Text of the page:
As we near the end of Title 42, Mexico has agreed to give America a break. Yes, you heard that right this Biden administration managed to successfully negotiate with a country without leading to more of a disaster. The landmark agreement, forged just a week before chaos is set to unfold on our borders.
In a major move that will have far-reaching implications for the United States’ immigration policy, the Mexican government has announced that it will continue to take in Cuban, Haitian, Nicaraguan, and Venezuelan migrants who are rejected from the US border when Title 42 expires next week. The agreement comes just nine days before the end of the federal pandemic-era policy, which allows the US Border Patrol to expel migrants to Mexico without hearing their asylum claims.
The Mexican government’s decision to continue accepting migrants from Cuba, Haiti, Nicaragua, and Venezuela is a significant development that will have significant consequences for the US immigration system. The move comes as Title 42, a federal pandemic-era policy that allows the US Border Patrol to expel migrants to Mexico without hearing their asylum claims, is set to expire next week.
CBS reported on how El Paso is bracing for the expected surge.
The agreement between the US and Mexico means that Mexico will continue to take in 30,000 migrants a month from each of the four countries. In exchange, the US will continue to allow 30,000 migrants a month from the same countries through the humanitarian parole program. This program was created in January and requires migrants to apply online, have a sponsor in the US, and not cross into the country illegally.
However, many migrants have reported difficulties with the online application process and have still been admitted after turning themselves in at the border without meeting the requirements.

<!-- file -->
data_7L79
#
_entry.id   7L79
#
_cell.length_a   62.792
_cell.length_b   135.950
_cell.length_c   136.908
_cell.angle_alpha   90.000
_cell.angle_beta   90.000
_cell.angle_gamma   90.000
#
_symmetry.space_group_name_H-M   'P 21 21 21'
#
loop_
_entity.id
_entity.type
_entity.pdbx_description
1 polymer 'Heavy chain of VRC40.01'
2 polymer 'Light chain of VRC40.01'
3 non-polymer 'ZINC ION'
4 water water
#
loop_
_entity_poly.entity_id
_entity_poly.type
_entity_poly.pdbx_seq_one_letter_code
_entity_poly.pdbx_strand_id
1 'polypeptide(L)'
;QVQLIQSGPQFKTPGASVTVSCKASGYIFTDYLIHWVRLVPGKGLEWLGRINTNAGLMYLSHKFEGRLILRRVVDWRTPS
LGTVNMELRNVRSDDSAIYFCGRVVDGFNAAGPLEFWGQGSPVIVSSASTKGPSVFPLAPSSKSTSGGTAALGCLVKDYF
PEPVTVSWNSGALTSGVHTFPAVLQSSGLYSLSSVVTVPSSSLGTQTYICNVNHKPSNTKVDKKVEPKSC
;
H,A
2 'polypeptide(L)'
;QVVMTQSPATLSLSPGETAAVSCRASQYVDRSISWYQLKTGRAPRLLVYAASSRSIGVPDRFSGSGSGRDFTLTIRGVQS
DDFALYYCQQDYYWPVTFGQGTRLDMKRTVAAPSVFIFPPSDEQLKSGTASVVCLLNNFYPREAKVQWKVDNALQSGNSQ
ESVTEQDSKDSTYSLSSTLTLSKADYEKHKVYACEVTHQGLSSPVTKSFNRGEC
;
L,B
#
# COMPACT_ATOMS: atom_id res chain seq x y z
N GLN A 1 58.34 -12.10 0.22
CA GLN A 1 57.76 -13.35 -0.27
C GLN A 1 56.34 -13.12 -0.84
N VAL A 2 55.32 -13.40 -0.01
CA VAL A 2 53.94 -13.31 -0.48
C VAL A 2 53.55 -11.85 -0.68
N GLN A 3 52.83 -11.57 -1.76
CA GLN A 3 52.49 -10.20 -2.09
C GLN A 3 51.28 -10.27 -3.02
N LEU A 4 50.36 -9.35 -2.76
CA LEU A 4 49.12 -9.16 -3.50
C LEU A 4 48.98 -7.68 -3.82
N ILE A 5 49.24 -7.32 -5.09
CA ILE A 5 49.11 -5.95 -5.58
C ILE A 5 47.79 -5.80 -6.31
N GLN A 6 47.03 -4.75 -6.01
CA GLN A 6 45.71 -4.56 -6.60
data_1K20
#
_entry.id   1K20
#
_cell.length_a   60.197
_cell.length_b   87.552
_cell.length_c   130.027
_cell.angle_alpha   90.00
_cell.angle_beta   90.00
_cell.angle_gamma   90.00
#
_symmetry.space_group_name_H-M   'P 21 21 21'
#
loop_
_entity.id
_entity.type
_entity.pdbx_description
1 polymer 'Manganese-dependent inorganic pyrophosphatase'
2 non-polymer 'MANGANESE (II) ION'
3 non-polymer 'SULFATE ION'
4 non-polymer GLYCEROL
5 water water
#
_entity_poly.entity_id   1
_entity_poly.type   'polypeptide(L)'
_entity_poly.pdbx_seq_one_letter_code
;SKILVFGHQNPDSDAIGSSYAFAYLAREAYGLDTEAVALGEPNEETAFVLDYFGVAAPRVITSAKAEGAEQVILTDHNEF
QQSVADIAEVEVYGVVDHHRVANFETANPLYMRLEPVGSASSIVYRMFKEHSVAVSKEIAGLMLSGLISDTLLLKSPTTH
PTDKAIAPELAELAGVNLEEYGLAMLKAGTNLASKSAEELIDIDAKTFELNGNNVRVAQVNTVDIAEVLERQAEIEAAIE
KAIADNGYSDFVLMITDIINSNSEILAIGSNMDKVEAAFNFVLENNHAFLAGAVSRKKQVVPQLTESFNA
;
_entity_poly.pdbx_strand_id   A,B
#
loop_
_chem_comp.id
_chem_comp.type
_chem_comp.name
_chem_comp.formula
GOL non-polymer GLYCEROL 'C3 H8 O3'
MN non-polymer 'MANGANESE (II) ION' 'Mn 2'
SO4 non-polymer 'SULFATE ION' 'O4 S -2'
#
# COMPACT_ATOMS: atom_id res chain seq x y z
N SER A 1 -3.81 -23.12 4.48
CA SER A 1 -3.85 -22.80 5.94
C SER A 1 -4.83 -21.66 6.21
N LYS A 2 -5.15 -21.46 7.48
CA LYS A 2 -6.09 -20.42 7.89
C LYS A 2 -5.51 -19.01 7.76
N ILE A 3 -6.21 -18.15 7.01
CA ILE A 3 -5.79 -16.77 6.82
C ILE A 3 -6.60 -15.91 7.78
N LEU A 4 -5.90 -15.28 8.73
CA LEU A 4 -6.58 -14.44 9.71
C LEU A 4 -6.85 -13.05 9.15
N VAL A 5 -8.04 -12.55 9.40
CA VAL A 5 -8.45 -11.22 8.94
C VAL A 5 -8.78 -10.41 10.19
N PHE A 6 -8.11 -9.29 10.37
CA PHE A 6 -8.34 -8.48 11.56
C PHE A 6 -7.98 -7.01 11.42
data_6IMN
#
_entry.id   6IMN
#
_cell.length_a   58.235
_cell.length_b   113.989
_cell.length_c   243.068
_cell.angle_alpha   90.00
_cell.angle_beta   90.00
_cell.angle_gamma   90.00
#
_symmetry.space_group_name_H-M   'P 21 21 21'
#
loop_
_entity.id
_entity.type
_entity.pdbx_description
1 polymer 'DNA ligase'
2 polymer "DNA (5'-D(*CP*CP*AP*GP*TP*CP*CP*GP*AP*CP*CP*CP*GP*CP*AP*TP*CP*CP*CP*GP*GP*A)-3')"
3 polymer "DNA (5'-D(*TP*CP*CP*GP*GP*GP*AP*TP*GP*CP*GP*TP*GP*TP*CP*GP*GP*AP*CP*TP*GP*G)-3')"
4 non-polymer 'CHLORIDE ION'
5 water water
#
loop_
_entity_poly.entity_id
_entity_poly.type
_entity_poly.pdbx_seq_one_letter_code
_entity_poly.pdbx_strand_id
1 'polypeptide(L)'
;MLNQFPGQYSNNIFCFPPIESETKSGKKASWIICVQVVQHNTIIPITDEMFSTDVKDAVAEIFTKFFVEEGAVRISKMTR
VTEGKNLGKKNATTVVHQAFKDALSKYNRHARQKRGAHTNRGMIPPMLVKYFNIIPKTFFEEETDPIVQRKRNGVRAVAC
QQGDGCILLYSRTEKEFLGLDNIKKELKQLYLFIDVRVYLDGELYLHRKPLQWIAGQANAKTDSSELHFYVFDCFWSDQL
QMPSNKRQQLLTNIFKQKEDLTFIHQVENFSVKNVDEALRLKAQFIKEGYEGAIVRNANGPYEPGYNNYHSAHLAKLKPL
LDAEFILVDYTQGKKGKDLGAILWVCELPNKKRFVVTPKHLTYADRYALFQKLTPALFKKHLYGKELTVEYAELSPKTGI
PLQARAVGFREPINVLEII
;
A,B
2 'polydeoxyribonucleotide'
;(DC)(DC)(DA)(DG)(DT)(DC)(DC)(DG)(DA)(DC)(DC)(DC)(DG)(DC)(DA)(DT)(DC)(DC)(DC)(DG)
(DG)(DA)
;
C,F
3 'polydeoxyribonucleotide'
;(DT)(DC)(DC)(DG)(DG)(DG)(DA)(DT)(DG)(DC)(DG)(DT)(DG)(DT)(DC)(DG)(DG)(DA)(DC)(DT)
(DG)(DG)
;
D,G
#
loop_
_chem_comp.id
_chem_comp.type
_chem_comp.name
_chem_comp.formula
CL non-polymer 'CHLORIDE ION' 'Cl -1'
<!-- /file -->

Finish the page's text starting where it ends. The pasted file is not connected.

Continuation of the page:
The Biden Administration has also agreed to allow up to 100,000 migrants from Honduras, Guatemala, and El Salvador into the US through a newly-announced family reunification parole process.
The Mexican government’s decision to continue accepting migrants from these four countries will make it easier for the US to deport migrants who are not citizens of those countries. The US has had difficulty deporting many migrants to these countries due to troubled or non-existent diplomatic relations with them.
The pact forged with America’s southern neighbor would give the US a powerful tool to deter asylum-seekers from those countries from crossing the border illegally — with the threat that they would be returned south of the border.
When Title 42 ends, the US could see as many as 13,000 migrants cross the international boundary a day, according to Texas Governor Greg Abbott. It is unclear what will happen after 30,000 migrants have been sent back to Mexico in a month if more continue to cross over into the US.
Many asylum-seekers who had been waiting in Mexico for weeks or months have already started to trickle into the US, overwhelming border cities from San Diego, California on the West Coast to Brownsville, Texas — the most easterly point of the southern border with Mexico. This influx has prompted President Joe Biden to send 1,500 active-duty soldiers to the border to assist federal immigration agents.
The Mexican government’s announcement that it will continue to accept migrants rejected at the US border when Title 42 expires next week is a great win and any help we can get is much appreciated. However, we all know this could have been avoided.
Let’s continue this conversation, in the comments below.